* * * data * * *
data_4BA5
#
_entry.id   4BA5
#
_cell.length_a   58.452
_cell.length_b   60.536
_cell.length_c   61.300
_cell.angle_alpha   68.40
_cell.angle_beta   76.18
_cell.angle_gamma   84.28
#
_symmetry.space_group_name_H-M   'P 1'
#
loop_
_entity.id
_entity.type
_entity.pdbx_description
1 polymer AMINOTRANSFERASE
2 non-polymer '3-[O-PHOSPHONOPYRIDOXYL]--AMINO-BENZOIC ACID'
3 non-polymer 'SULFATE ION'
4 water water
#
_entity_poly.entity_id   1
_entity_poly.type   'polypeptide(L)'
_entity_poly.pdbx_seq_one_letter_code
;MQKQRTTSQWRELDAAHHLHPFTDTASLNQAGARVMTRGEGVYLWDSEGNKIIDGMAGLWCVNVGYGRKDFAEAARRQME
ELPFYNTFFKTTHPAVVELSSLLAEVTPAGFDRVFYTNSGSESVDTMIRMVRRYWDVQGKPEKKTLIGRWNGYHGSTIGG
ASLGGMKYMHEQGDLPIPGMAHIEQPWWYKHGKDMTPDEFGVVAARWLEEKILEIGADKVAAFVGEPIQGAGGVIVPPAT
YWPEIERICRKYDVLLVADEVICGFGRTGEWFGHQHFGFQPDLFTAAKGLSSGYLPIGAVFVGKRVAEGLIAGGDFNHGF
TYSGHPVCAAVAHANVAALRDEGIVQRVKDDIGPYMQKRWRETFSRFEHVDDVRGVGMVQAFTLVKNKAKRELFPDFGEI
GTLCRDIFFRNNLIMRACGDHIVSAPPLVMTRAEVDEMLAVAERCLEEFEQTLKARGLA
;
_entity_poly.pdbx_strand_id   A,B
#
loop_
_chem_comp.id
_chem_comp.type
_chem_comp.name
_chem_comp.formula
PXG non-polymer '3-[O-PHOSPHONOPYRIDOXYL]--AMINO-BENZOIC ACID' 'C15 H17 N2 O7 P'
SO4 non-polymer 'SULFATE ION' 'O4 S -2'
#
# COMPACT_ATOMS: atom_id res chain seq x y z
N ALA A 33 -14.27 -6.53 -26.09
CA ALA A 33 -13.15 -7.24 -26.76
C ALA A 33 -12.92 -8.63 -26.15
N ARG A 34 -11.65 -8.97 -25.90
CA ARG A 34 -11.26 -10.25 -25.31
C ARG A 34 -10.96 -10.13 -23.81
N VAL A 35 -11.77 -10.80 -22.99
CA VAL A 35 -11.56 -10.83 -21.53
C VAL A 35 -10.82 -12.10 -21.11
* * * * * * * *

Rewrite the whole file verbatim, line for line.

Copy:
data_4BA5
#
_entry.id   4BA5
#
_cell.length_a   58.452
_cell.length_b   60.536
_cell.length_c   61.300
_cell.angle_alpha   68.40
_cell.angle_beta   76.18
_cell.angle_gamma   84.28
#
_symmetry.space_group_name_H-M   'P 1'
#
loop_
_entity.id
_entity.type
_entity.pdbx_description
1 polymer AMINOTRANSFERASE
2 non-polymer '3-[O-PHOSPHONOPYRIDOXYL]--AMINO-BENZOIC ACID'
3 non-polymer 'SULFATE ION'
4 water water
#
_entity_poly.entity_id   1
_entity_poly.type   'polypeptide(L)'
_entity_poly.pdbx_seq_one_letter_code
;MQKQRTTSQWRELDAAHHLHPFTDTASLNQAGARVMTRGEGVYLWDSEGNKIIDGMAGLWCVNVGYGRKDFAEAARRQME
ELPFYNTFFKTTHPAVVELSSLLAEVTPAGFDRVFYTNSGSESVDTMIRMVRRYWDVQGKPEKKTLIGRWNGYHGSTIGG
ASLGGMKYMHEQGDLPIPGMAHIEQPWWYKHGKDMTPDEFGVVAARWLEEKILEIGADKVAAFVGEPIQGAGGVIVPPAT
YWPEIERICRKYDVLLVADEVICGFGRTGEWFGHQHFGFQPDLFTAAKGLSSGYLPIGAVFVGKRVAEGLIAGGDFNHGF
TYSGHPVCAAVAHANVAALRDEGIVQRVKDDIGPYMQKRWRETFSRFEHVDDVRGVGMVQAFTLVKNKAKRELFPDFGEI
GTLCRDIFFRNNLIMRACGDHIVSAPPLVMTRAEVDEMLAVAERCLEEFEQTLKARGLA
;
_entity_poly.pdbx_strand_id   A,B
#
loop_
_chem_comp.id
_chem_comp.type
_chem_comp.name
_chem_comp.formula
PXG non-polymer '3-[O-PHOSPHONOPYRIDOXYL]--AMINO-BENZOIC ACID' 'C15 H17 N2 O7 P'
SO4 non-polymer 'SULFATE ION' 'O4 S -2'
#
# COMPACT_ATOMS: atom_id res chain seq x y z
N ALA A 33 -14.27 -6.53 -26.09
CA ALA A 33 -13.15 -7.24 -26.76
C ALA A 33 -12.92 -8.63 -26.15
N ARG A 34 -11.65 -8.97 -25.90
CA ARG A 34 -11.26 -10.25 -25.31
C ARG A 34 -10.96 -10.13 -23.81
N VAL A 35 -11.77 -10.80 -22.99
CA VAL A 35 -11.56 -10.83 -21.53
C VAL A 35 -10.82 -12.10 -21.11